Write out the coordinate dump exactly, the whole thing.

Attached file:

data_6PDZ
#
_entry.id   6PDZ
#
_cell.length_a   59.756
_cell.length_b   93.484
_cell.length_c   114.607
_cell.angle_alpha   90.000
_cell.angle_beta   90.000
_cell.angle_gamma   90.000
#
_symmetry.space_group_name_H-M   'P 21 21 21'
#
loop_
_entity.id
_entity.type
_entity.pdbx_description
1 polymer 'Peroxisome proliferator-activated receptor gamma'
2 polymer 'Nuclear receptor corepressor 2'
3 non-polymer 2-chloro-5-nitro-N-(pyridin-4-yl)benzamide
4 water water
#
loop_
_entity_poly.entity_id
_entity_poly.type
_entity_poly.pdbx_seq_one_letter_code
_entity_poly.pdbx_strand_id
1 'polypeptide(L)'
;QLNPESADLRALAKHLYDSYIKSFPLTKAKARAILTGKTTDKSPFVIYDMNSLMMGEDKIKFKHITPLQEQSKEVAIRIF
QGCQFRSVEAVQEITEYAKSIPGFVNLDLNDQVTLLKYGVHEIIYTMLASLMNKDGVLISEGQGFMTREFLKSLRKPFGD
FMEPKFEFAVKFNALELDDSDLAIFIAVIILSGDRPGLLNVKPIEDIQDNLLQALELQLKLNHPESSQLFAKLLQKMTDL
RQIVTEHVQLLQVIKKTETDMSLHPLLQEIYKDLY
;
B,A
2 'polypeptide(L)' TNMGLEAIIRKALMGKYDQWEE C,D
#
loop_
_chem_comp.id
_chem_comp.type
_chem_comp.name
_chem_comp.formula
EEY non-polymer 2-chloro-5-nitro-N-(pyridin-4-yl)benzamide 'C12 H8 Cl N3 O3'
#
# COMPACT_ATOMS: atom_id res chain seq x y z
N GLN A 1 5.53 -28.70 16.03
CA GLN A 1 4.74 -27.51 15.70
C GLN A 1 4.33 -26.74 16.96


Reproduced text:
data_6PDZ
#
_entry.id   6PDZ
#
_cell.length_a   59.756
_cell.length_b   93.484
_cell.length_c   114.607
_cell.angle_alpha   90.000
_cell.angle_beta   90.000
_cell.angle_gamma   90.000
#
_symmetry.space_group_name_H-M   'P 21 21 21'
#
loop_
_entity.id
_entity.type
_entity.pdbx_description
1 polymer 'Peroxisome proliferator-activated receptor gamma'
2 polymer 'Nuclear receptor corepressor 2'
3 non-polymer 2-chloro-5-nitro-N-(pyridin-4-yl)benzamide
4 water water
#
loop_
_entity_poly.entity_id
_entity_poly.type
_entity_poly.pdbx_seq_one_letter_code
_entity_poly.pdbx_strand_id
1 'polypeptide(L)'
;QLNPESADLRALAKHLYDSYIKSFPLTKAKARAILTGKTTDKSPFVIYDMNSLMMGEDKIKFKHITPLQEQSKEVAIRIF
QGCQFRSVEAVQEITEYAKSIPGFVNLDLNDQVTLLKYGVHEIIYTMLASLMNKDGVLISEGQGFMTREFLKSLRKPFGD
FMEPKFEFAVKFNALELDDSDLAIFIAVIILSGDRPGLLNVKPIEDIQDNLLQALELQLKLNHPESSQLFAKLLQKMTDL
RQIVTEHVQLLQVIKKTETDMSLHPLLQEIYKDLY
;
B,A
2 'polypeptide(L)' TNMGLEAIIRKALMGKYDQWEE C,D
#
loop_
_chem_comp.id
_chem_comp.type
_chem_comp.name
_chem_comp.formula
EEY non-polymer 2-chloro-5-nitro-N-(pyridin-4-yl)benzamide 'C12 H8 Cl N3 O3'
#
# COMPACT_ATOMS: atom_id res chain seq x y z
N GLN A 1 5.53 -28.70 16.03
CA GLN A 1 4.74 -27.51 15.70
C GLN A 1 4.33 -26.74 16.96